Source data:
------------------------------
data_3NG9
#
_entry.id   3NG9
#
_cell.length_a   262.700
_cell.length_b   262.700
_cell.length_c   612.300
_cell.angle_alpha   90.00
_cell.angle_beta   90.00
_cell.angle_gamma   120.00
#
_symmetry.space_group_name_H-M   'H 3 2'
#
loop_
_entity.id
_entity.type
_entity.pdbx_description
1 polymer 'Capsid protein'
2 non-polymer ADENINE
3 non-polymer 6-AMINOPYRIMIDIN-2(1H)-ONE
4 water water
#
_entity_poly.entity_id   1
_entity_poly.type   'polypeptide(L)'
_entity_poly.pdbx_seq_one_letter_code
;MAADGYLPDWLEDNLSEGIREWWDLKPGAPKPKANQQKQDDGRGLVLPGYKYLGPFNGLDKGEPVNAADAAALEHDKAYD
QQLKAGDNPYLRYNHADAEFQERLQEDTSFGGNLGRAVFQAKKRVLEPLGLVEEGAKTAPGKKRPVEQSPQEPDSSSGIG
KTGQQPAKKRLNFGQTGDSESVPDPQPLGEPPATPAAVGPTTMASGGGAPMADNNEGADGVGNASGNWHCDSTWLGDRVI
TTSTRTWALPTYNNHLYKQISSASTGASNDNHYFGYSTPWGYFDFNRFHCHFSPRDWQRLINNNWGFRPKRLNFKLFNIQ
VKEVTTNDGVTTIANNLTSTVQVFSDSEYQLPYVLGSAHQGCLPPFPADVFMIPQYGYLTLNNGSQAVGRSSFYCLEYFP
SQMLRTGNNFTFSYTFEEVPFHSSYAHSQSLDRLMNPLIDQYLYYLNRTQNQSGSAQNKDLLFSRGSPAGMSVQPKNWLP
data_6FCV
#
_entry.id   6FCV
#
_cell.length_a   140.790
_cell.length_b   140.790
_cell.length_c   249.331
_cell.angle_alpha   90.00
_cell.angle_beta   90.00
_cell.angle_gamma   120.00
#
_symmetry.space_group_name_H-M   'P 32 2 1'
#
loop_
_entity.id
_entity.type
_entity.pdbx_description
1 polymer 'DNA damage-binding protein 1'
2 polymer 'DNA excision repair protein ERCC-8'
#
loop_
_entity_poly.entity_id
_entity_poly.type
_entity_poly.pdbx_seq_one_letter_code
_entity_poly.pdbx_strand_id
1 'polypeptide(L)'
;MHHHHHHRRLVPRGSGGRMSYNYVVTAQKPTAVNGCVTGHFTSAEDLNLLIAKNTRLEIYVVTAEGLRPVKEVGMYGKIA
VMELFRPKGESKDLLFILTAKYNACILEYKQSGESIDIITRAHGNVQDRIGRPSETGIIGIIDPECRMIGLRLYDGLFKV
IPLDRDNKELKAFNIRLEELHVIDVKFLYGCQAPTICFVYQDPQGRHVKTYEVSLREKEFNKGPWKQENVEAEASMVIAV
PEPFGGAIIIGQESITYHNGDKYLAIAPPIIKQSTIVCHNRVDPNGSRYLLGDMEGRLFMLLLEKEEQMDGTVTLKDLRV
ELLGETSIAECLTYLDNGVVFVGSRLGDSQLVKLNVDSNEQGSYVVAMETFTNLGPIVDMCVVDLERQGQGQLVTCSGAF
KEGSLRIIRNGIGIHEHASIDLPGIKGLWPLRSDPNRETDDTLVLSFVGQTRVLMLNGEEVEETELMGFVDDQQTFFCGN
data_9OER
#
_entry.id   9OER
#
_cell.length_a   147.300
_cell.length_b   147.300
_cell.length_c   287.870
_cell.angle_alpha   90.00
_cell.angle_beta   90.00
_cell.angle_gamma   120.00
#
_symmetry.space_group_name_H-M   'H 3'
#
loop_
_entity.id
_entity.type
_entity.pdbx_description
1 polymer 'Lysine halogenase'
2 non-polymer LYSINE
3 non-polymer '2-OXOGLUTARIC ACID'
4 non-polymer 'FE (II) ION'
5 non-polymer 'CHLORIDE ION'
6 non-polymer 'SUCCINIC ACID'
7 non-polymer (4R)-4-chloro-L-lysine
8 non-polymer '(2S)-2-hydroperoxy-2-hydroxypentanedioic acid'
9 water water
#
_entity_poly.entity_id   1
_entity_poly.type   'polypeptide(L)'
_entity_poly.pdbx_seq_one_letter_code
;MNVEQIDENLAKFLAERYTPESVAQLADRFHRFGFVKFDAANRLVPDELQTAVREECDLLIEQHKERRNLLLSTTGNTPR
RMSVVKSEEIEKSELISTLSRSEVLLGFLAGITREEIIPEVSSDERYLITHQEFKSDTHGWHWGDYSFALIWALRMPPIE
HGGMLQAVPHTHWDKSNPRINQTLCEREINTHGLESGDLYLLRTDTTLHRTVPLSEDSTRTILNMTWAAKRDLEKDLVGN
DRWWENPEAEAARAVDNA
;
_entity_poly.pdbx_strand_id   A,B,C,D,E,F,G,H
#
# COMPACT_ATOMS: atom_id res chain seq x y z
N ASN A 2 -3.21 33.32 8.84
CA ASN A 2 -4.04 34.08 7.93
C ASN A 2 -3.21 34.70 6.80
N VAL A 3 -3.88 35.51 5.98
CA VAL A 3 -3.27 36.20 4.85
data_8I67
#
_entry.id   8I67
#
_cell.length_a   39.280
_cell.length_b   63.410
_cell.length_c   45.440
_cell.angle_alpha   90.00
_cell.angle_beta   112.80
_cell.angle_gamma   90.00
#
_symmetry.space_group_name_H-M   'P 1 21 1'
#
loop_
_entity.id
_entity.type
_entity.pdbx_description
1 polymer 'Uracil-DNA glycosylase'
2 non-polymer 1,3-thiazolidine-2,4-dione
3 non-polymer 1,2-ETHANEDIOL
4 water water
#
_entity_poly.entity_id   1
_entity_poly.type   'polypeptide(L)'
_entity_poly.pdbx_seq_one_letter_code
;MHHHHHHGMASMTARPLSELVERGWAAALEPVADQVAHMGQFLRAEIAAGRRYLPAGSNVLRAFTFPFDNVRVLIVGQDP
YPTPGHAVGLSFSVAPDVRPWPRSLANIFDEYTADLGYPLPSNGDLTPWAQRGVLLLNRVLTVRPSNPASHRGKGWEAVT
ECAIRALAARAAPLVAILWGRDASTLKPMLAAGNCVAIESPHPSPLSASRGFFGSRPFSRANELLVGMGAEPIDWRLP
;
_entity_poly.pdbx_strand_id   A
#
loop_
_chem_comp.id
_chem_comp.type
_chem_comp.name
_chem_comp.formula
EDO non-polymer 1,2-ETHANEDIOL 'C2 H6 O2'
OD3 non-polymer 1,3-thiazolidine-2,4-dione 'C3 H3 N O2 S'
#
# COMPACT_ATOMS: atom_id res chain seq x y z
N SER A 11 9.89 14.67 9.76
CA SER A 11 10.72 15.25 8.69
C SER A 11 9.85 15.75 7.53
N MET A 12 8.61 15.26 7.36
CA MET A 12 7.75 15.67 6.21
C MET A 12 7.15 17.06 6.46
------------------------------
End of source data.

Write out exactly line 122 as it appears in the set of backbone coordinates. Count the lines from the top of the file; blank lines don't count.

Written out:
_entity.type